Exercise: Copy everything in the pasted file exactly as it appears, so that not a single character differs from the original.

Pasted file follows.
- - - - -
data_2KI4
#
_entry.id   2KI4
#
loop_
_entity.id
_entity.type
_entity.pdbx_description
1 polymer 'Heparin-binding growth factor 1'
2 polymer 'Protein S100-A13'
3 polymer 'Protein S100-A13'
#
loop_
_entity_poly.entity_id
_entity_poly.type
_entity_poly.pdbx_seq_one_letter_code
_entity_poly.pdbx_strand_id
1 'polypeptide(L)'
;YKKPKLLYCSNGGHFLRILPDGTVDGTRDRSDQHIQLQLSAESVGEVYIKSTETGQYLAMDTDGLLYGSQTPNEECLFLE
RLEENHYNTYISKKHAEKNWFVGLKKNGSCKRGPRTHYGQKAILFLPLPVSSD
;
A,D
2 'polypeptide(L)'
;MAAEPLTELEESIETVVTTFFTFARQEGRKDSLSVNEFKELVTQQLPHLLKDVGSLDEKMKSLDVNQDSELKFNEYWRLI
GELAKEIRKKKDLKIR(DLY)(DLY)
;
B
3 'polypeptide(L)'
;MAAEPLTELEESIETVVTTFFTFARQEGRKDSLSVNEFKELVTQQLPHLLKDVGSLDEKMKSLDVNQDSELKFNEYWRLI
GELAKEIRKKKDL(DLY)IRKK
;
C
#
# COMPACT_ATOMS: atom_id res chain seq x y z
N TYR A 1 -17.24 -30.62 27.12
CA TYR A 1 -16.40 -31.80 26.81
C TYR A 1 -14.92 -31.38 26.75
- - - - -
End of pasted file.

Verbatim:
data_2KI4
#
_entry.id   2KI4
#
loop_
_entity.id
_entity.type
_entity.pdbx_description
1 polymer 'Heparin-binding growth factor 1'
2 polymer 'Protein S100-A13'
3 polymer 'Protein S100-A13'
#
loop_
_entity_poly.entity_id
_entity_poly.type
_entity_poly.pdbx_seq_one_letter_code
_entity_poly.pdbx_strand_id
1 'polypeptide(L)'
;YKKPKLLYCSNGGHFLRILPDGTVDGTRDRSDQHIQLQLSAESVGEVYIKSTETGQYLAMDTDGLLYGSQTPNEECLFLE
RLEENHYNTYISKKHAEKNWFVGLKKNGSCKRGPRTHYGQKAILFLPLPVSSD
;
A,D
2 'polypeptide(L)'
;MAAEPLTELEESIETVVTTFFTFARQEGRKDSLSVNEFKELVTQQLPHLLKDVGSLDEKMKSLDVNQDSELKFNEYWRLI
GELAKEIRKKKDLKIR(DLY)(DLY)
;
B
3 'polypeptide(L)'
;MAAEPLTELEESIETVVTTFFTFARQEGRKDSLSVNEFKELVTQQLPHLLKDVGSLDEKMKSLDVNQDSELKFNEYWRLI
GELAKEIRKKKDL(DLY)IRKK
;
C
#
# COMPACT_ATOMS: atom_id res chain seq x y z
N TYR A 1 -17.24 -30.62 27.12
CA TYR A 1 -16.40 -31.80 26.81
C TYR A 1 -14.92 -31.38 26.75